BOXING looks hard enough on fight night, under the pressure of competition, with a thousand pairs of eyes looking on.
It’s harder still alone in the gym, day after day, when, instead of a crowd cheering you on, all you’ve got is a trainer monitoring your performance. As fans we watch the fights but the boxers know that what really counts, what makes the performance, is the work that’s done in the privacy of the gym. Boxing News went to strength and conditioning coach, Des Witter’s gym in Birmingham to see the kind of work hot prospect Kal Yafai puts in behind the scenes.
The Team Des gym is ominously quiet for Yafai’s workout. The equipment is neatly laid out, ready and waiting, with a long track left clear for tyre flips and sprints attached to resistance bands.The circuit Witter takes him through isn’t long, but it forces the lungs and heart to work uncomfortably hard almost at once.
“It’s always hard,” Kal smiles afterwards. “As soon as you walk through that door, it’s go hard or go home.”
He performs explosive exercises that have the legs burning before going into core training that works the whole body.
“You’ve seen a massive difference in Kal. Kal’s come here from when he first turned over, for two years, much more fitness and strength from when he first turned over to where he is now, it’s completely different,” Des said. A boxer should focus on “whole body, core and explosive power, definitely legs. It’s not about how built people are. It’s strength in their legs, not necessarily size, just how explosive they can become. Boxing involves a lot of core and rotational stuff and endurance.”
But Witter cautioned, “You can never represent what happens in the ring in a gym like this. You can just try to obviously improve areas of strength. The main work will come from the sparring and stuff in the ring.”
Over the course of a training camp, further out from a fight, Yafai will do strength work, like this kind of circuit training. As the fight comes closer speed becomes the focus, with an emphasis on track work. All of this fits around his boxing session in the evening, which can include pads, bagwork, groundwork and sparring. “It’s pretty heavy duty. We always spar when we’re half-tired anyway,” Kal reflects. “Because you’re not going to be fresh throughout the whole fight.”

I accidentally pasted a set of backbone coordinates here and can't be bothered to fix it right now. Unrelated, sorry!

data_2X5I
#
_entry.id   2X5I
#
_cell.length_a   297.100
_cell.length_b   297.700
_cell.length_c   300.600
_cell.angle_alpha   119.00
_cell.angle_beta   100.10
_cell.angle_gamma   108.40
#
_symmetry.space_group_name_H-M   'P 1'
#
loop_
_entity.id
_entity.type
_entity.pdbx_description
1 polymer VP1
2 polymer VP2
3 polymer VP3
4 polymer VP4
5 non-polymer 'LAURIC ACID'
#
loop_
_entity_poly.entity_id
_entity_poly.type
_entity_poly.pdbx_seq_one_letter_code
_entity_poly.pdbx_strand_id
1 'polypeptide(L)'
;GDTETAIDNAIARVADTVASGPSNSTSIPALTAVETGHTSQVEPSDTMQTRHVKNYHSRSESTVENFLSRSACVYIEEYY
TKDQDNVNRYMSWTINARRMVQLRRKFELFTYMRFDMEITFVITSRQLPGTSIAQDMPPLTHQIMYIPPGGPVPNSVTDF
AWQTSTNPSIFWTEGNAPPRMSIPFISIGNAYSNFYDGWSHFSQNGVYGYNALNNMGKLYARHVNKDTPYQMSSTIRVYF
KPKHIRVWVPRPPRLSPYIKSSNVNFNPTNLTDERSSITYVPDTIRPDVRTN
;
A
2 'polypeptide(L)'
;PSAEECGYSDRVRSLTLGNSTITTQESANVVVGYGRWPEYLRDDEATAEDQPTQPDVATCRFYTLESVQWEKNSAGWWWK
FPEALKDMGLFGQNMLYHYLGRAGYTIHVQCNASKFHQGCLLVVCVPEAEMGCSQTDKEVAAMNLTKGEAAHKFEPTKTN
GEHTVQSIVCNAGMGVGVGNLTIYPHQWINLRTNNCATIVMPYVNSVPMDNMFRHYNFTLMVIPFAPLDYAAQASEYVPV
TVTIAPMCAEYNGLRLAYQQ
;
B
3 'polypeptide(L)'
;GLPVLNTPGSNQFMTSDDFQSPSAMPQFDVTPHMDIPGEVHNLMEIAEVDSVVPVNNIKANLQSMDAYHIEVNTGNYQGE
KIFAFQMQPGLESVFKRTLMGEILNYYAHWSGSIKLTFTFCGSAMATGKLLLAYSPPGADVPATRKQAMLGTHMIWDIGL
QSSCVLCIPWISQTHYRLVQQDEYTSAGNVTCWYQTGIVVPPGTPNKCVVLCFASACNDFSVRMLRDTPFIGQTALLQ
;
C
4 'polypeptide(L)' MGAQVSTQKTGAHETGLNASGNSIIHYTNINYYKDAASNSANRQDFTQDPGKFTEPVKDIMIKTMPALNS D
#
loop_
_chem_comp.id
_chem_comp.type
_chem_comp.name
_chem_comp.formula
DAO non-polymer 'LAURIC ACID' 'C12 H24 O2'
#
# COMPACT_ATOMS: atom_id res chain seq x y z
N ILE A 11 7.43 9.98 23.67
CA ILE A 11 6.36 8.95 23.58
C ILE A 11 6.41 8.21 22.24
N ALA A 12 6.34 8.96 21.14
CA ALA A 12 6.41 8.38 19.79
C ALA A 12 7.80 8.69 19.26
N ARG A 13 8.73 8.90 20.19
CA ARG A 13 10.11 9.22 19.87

His fitness training will vary to complement what he’s doing in the boxing gym. “We alter it. We normally run. It’s either going to be a five-mile run, it could be on the track doing six-threes, we could be doing sprints. There’s a hill round the corner. There’s stairs. We do hill sprints on the stairs with the weights on our necks,” Yafai said. But probably two days a week they’ll do a circuit instead of running.
AFTER a jog to warm up, Yafai completed three sets, at a good pace, of the following circuit. Go to www.boxingnewsonline.net/bntv to see the video tutorial of how it’s done.
- Tyre flips 25 metres
- Resistance band sprints 25 metres x 2
- Plyo box jumps x 10
- Sit-ups with med ball throw x 15
- Double-handed kettlebell swings x 15
- Burpee box jumps x 15
- TRX low row x 15
- Dumbbell squat presses x 15
- Slam ball x 15
- Tuck jumps x 15
- Grappler x 15 on each arm
- Battling ropes x 15 on each single arm, x 15 double arm
- Rowing 200 meters
- Treadmill sprint 1 minute
FIGHTER VS WRITER
THE physical demands of my job are, thankfully, limited. I sit, I type, I cogitate, I watch other people box and then immortalise it in the pages of this magazine. But it seemed like a good idea to lay aside my pen and notebook for a moment to try to get a glimpse of the kind of work boxers put themselves through daily.
It may come as little surprise that my attempt to do what a fighter does did not go well for me. I fear I peaked at the first station, flipping the tyre over. While Kal had paced along against the resistance band, I felt I was hammering away on the spot, going nowhere kind of slowly. By then my legs were dead. Yafai, whose brother Gamal [above, right] is a top GB amateur, just hopped on to the plyo box, I could barely make it up there. I was struggling badly in no time. I would have preferred it if the gym had been full, in this situation there was no way of hiding. Or getting out of it.
By the time I got to the dumbbell squat, Des was insisting I squat all the way down, to touch the medicine ball below and burst up with the dumbbells. Fine in theory but it was so low, I ended up having a bit of a sit down on it, struggling to heave myself back up.
On I laboured. I can actually jump, honest. But when I came to the tuck jumps, all I had left was a pathetic hop off the mat. By the end, the only thing that kept me on the treadmill was the desperate fear that I would go flying off the end.
That was only one session, more than enough for me, but these athletes fit them around their boxing sessions throughout the week. “Heavy duty,” indeed, as Kal says. To see John’s attempt at exercising go to our youtube channel, www.youtube.com/boxingnewsonline.